So what is it, church? Will we be revived and reformed?
[edit: I want to clarify that an intellectual is not defined by one’ s formal education or credentials, but by the act of thinking. An intellectual is a critical thinker who asks questions, evaluates them, asks more questions, and seeks answers. When contradictions and inconsistencies arise, further questions are asked. When stonewalled and gaslighted, a critical thinker knows he is over the target.
A university education alone in no way creates a critical thinker–indeed it may promote group-think and close off critical thought. This is especially the case in the past few decades. I also know that this statement will brand me as an anti-intellectual. So be it.]
[The problem of anti-intellectualism in the church has a long history. I am skirting that history and hope I am forgiven for this. By anti-intellectualism I mean that form of religion that resists critical-thinking. It is an accusation that gets tossed around far too easily. It is a conscious withdrawal from the intellectual conflicts that inevitably arise when one holds to a religious faith in the face of another faith.]
“Christians are anti-intellectual.” This has been the charge since the late 19th century. At that time, many denominations and universities, once explicitly Christian, scrambled for credibility in the academy by accepting the presupposition of modernism: the universe is a closed system with no God and no supernatural intervention. On these terms, every miracle in Scripture had to be reinterpreted as myth. Of course, the divine inspiration of Scripture had to be rejected and God could only be kept as a personal chaplain to one’s own feelings, fears, and hopes.
There are really two reasons Christians who rejected the anti-supernatural biases of the day were labelled anti-intellectual: First, Christians rejected the assumptions of the modernist view of the universe. The assumption that the entire universe, all of it, was reducible to matter and energy. Because they did not accept the findings of the “assured results of modern science,” they were labelled as far less intelligent and backwoods rubes.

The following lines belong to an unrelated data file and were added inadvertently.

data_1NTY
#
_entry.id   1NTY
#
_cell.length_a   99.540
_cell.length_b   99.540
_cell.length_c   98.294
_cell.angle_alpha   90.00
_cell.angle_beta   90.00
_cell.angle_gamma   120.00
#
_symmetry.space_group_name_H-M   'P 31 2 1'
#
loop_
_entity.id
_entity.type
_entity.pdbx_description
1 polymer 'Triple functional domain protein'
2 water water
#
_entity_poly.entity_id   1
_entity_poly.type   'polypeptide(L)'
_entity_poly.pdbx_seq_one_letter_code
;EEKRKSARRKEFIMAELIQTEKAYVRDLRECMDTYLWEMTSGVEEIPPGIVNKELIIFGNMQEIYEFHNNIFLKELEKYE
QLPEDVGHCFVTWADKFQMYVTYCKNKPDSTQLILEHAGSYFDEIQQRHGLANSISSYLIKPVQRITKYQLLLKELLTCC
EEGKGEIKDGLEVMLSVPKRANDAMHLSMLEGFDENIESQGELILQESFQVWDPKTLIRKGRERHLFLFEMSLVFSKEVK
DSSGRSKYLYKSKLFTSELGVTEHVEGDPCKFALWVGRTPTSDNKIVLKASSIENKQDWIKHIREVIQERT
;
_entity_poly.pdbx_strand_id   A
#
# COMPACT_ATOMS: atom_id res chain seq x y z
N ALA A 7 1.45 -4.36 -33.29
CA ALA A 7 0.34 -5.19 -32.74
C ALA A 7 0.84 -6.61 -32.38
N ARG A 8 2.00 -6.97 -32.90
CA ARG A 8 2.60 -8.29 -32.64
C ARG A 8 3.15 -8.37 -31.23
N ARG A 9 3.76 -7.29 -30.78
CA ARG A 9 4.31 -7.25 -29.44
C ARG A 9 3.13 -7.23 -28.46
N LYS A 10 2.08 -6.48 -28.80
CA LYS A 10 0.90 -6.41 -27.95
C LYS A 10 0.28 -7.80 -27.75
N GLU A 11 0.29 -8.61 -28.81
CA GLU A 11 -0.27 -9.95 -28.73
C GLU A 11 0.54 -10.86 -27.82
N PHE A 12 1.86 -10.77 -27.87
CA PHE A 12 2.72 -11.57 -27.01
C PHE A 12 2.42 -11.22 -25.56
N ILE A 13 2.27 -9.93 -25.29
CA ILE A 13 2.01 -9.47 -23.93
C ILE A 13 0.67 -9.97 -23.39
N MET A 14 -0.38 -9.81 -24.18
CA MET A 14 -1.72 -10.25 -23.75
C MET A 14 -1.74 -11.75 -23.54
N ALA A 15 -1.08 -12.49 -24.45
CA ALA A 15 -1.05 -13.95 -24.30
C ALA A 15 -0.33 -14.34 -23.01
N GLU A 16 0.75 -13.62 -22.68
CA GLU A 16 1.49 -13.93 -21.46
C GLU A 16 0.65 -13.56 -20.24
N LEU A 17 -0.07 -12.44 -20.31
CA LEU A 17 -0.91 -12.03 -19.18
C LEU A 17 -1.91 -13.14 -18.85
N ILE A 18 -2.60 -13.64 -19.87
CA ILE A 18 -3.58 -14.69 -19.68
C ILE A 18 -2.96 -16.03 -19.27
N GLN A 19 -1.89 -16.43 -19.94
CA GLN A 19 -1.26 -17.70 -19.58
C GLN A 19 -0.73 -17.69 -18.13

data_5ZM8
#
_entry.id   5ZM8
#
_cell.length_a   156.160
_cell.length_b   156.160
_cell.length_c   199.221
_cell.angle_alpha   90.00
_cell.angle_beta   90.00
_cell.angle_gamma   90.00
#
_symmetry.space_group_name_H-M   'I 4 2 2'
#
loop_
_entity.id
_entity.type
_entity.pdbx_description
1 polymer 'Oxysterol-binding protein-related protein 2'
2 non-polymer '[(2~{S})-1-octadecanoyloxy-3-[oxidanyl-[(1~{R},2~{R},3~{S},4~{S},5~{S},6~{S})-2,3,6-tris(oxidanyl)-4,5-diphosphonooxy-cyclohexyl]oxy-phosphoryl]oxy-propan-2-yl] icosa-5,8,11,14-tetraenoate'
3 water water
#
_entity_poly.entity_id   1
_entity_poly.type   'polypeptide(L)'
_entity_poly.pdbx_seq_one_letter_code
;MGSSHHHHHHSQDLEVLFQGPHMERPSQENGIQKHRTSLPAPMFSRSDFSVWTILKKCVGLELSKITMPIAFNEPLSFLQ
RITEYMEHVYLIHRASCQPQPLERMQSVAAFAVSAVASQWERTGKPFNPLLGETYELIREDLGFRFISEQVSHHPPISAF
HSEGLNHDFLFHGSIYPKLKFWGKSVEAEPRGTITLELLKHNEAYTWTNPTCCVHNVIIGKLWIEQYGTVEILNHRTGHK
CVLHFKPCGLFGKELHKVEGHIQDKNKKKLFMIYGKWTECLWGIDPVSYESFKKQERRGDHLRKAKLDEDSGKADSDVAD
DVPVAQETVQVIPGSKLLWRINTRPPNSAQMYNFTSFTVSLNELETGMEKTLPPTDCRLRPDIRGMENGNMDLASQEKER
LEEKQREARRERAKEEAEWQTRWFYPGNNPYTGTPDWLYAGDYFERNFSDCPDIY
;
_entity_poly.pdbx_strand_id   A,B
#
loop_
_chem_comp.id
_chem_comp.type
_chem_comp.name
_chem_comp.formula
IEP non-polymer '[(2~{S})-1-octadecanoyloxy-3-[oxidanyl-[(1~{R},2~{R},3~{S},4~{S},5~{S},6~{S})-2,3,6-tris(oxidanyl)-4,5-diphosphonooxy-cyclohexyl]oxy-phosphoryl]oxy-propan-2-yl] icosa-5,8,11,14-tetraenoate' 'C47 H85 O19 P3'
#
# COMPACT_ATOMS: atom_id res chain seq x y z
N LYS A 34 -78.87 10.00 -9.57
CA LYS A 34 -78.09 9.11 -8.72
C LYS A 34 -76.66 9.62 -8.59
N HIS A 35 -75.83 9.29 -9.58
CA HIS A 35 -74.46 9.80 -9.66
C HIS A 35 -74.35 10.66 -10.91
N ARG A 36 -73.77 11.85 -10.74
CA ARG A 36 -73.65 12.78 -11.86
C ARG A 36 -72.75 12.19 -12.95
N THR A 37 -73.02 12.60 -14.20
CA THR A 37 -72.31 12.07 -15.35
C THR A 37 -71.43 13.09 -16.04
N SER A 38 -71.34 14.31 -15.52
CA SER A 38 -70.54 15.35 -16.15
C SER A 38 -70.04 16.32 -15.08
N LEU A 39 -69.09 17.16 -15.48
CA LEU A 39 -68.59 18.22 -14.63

The second reason, and much more serious one, is that far too many Christians actually were anti-intellectual. Difficult, complex, and challenging questions left unanswered. Darwin, Freud, Marx, Nietzsche, all presented challenges to the Biblical narrative, and many churches, denominations, and schools simply were not up to the task. Some were frantically trying to “save faith” from the onslaught of materialism and not spending their energies answering the false worldviews. These worldviews have proven in the 20th century to be devastating to humanity, but the Bible-believing church was largely quiet.
Some saw this as an answer:
Brunner maintained that the biblical witness could not be taken seriously in light of the assured results of modern science: “The conflict between the teaching of history, natural science and paleontology, on the origins of the human race, and that of the ecclesiastical doctrine, waged on both sides with the passion of a fanatical concern for truth, has led, all along the line, to the victory of the scientific view, and to the gradual but inevitable decline of the ecclesiastical view.… The pitiable comedy which is produced when theology claims that a ‘higher, more perfect’ human existence of the first generation existed in a sphere not accessible to research, as it retires before the relentless onward march of scientific research, should be abandoned, once for all, since it has for long provoked nothing but scorn and mockery, and has exposed the message of the Church to the just reproach of ‘living at the back of beyond.’ … The ecclesiastical doctrine of Adam and Eve cannot compete with the impressive power of this scientific knowledge.” Emil Brunner, Man in Revolt: A Christian Anthropology (Philadelphia: Westminster, 1947), 85–87.
But we know better now. We should have pointed out that atheistic, materialist science is thoroughly religious: it presupposes that God does not exist because it cannot prove His existence. But if science cannot prove His existence then it must also admit that it cannot disprove it either. Both the Christian and the atheist live by faith at this point, but the atheist must be arbitrary and irrational. The Christian believes that knowledge is only rationally possible, that is, certain, if there is a God who Created and ordered the world.